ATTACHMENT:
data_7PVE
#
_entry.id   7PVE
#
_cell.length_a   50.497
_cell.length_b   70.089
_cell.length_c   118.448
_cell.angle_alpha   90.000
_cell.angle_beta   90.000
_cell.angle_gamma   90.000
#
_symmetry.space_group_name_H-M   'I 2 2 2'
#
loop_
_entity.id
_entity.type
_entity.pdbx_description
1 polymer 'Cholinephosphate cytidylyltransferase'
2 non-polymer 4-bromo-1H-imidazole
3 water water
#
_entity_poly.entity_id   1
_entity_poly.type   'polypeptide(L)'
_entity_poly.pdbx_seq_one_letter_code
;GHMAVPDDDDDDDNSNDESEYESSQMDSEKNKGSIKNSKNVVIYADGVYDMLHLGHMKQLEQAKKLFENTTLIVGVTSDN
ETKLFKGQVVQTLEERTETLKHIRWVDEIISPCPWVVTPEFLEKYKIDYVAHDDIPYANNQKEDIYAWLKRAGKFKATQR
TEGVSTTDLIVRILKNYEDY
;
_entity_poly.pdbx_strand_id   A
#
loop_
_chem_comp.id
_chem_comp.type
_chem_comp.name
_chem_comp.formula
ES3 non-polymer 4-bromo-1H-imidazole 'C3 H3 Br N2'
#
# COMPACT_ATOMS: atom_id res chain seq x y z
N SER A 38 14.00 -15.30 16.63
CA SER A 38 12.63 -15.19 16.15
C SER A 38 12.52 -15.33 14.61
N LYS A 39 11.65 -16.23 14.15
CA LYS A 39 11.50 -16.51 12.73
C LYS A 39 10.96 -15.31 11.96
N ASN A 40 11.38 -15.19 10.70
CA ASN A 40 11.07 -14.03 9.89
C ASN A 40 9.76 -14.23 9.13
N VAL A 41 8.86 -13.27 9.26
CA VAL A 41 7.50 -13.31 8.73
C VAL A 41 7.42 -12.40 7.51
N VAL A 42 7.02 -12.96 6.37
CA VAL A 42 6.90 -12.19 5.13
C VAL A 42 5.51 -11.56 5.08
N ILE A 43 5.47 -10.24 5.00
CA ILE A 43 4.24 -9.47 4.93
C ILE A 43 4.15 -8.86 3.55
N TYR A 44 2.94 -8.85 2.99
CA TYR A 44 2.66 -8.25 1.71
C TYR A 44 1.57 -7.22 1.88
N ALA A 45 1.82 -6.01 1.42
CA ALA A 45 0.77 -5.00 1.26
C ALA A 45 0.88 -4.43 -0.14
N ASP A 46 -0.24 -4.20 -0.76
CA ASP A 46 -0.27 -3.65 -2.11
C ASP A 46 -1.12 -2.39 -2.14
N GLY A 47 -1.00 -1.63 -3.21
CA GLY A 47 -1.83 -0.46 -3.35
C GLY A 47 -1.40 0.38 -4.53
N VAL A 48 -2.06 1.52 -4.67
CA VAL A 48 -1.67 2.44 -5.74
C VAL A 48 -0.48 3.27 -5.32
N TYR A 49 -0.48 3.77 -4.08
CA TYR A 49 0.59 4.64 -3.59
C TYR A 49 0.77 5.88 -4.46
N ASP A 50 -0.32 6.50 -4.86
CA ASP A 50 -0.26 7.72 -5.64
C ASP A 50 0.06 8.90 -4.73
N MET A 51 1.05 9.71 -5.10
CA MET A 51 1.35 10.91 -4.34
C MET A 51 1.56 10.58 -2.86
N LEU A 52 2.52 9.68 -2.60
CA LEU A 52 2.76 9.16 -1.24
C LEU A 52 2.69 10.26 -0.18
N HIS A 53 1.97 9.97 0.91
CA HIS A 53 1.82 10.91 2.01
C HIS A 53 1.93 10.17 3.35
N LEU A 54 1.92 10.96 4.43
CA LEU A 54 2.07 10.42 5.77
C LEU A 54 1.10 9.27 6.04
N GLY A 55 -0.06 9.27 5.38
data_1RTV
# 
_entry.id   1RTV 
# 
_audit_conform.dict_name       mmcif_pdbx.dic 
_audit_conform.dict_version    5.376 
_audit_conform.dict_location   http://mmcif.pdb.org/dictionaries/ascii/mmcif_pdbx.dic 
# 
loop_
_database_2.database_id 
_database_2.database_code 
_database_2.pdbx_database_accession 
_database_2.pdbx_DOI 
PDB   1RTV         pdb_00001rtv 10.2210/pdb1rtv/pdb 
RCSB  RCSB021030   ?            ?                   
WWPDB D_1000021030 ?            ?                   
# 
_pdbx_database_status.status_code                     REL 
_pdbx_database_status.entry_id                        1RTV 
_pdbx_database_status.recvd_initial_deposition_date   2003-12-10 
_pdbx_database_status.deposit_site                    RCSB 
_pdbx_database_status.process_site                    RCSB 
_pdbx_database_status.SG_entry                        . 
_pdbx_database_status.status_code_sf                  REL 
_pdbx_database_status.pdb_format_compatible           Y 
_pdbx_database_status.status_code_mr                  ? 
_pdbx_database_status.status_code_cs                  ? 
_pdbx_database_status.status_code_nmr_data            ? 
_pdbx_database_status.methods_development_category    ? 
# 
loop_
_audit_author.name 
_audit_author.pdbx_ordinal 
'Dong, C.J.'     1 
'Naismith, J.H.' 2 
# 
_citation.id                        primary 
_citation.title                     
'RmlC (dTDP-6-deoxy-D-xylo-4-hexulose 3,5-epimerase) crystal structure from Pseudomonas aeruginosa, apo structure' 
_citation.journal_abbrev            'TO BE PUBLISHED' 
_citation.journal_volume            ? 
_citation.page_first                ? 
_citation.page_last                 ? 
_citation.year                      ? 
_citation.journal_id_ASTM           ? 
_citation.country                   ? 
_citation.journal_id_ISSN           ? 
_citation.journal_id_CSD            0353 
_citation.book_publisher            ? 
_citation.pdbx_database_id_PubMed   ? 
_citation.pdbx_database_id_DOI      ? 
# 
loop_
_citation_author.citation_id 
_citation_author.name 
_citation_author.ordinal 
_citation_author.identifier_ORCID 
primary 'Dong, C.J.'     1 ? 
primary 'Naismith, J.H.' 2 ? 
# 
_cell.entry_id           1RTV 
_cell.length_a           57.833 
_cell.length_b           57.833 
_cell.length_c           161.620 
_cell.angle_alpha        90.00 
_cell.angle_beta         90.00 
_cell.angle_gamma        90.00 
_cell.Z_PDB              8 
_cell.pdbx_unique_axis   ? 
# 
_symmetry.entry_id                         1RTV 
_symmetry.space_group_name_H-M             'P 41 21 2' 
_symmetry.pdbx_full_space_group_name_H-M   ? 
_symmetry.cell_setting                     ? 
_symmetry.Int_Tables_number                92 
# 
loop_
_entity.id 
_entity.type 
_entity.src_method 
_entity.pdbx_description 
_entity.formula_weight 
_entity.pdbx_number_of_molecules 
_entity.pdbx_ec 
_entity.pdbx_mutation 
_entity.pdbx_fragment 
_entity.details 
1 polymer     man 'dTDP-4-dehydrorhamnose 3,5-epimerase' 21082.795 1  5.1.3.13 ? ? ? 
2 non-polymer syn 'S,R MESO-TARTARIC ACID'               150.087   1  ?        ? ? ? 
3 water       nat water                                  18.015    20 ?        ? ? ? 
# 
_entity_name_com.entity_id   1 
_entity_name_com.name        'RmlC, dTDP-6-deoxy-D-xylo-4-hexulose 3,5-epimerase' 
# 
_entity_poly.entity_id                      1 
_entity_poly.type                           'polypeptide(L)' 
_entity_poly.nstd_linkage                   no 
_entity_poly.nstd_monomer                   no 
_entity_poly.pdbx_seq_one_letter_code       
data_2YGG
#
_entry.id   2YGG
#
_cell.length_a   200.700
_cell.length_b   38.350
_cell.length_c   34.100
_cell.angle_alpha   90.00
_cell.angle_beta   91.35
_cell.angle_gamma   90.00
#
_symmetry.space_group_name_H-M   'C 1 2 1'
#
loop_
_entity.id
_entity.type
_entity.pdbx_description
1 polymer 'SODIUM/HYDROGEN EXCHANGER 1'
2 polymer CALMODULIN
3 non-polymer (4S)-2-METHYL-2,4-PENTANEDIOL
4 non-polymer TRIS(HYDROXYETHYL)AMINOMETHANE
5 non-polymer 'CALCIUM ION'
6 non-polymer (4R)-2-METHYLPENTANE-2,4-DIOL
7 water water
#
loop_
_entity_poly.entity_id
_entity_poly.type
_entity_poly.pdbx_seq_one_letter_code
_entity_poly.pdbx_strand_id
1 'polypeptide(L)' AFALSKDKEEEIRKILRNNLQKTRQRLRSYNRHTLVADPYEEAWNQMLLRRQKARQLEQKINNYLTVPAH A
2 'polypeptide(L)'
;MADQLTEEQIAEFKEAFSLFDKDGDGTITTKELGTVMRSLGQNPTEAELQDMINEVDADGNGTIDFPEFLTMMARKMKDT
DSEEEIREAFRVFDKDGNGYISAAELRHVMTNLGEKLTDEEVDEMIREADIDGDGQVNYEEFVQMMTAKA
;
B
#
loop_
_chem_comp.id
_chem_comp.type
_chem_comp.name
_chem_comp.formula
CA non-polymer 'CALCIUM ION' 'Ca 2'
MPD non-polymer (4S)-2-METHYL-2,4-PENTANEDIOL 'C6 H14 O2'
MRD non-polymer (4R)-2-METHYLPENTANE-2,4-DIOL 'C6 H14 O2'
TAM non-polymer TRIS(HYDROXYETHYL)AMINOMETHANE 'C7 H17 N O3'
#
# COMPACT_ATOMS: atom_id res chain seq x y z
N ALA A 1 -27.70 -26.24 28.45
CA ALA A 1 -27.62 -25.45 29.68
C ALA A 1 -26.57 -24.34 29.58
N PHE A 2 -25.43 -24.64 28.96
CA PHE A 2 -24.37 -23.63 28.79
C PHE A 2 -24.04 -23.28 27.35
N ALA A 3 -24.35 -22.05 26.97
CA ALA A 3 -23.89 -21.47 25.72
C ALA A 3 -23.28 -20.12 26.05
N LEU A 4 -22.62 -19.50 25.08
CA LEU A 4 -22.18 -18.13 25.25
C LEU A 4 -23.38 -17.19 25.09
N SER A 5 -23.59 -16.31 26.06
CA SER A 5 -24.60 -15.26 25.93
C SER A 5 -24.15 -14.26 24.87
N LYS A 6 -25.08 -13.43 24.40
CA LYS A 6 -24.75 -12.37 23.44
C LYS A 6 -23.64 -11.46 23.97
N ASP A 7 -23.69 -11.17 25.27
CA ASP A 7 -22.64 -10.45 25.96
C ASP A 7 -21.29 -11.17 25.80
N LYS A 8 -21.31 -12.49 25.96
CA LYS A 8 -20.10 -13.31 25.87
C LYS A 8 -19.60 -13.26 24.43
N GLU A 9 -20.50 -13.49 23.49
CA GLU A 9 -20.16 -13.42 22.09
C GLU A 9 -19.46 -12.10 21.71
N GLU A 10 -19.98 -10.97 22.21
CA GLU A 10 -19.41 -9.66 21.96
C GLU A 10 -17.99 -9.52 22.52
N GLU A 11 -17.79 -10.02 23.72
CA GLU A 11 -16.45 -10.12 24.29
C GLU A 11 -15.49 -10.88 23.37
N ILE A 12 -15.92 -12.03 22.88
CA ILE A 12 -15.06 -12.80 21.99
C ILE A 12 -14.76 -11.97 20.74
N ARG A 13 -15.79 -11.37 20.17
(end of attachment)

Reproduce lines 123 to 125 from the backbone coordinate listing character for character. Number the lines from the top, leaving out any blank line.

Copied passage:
_audit_author.pdbx_ordinal 
'Dong, C.J.'     1 
'Naismith, J.H.' 2 